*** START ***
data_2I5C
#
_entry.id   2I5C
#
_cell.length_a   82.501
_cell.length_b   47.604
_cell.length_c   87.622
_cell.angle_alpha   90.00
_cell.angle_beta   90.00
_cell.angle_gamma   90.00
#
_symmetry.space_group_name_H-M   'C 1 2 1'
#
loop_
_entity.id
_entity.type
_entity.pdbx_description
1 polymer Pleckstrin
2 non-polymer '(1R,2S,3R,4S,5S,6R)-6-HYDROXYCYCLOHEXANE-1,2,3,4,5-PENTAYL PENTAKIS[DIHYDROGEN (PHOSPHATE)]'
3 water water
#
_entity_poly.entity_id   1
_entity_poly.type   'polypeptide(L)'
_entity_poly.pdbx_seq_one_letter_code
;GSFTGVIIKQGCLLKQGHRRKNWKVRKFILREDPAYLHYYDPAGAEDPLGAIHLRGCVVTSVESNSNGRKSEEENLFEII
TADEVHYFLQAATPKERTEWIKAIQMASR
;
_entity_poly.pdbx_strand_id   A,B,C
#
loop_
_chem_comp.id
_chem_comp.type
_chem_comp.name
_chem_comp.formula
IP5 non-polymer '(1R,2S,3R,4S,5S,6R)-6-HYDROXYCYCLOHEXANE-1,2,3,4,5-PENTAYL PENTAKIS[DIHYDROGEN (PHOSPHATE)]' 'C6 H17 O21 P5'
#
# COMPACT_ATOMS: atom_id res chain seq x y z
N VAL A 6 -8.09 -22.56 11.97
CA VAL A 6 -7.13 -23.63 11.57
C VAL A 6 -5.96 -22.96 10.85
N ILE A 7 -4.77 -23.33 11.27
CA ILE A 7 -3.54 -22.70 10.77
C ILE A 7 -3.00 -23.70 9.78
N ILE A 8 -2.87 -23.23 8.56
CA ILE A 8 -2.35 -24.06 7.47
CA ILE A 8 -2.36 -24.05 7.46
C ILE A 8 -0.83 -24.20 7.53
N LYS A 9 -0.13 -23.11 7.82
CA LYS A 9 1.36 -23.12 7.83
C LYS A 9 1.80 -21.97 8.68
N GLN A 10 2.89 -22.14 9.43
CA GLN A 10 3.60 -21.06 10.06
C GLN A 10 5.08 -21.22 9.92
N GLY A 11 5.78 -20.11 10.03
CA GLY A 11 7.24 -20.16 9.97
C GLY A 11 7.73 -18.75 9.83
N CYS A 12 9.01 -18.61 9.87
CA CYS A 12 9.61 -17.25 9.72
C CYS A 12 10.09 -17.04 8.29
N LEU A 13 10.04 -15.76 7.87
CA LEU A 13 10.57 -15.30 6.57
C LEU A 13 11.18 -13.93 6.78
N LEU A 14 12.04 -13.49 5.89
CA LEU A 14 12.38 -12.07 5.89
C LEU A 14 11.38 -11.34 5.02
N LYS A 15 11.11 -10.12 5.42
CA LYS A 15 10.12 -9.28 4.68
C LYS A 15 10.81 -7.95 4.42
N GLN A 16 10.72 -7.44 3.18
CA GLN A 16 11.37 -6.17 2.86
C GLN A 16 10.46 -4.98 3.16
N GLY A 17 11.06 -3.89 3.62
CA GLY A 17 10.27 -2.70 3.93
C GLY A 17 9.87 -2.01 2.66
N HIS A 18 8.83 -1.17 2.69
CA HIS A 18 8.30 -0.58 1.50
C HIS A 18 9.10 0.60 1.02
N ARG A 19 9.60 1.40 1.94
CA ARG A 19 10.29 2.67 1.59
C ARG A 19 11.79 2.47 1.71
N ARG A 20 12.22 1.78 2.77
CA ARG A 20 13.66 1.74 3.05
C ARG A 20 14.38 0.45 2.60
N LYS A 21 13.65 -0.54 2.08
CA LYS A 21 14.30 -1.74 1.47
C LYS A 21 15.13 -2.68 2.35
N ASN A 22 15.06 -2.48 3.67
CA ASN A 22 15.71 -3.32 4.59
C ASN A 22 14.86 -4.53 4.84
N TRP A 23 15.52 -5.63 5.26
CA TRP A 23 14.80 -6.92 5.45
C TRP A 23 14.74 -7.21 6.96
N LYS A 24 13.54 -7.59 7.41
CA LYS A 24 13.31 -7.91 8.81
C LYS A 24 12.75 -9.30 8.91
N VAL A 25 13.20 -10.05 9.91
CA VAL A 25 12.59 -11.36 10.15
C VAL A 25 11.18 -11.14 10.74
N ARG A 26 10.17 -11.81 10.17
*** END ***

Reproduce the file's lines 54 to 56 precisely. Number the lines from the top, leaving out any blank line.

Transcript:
N GLY A 11 5.78 -20.11 10.03
CA GLY A 11 7.24 -20.16 9.97
C GLY A 11 7.73 -18.75 9.83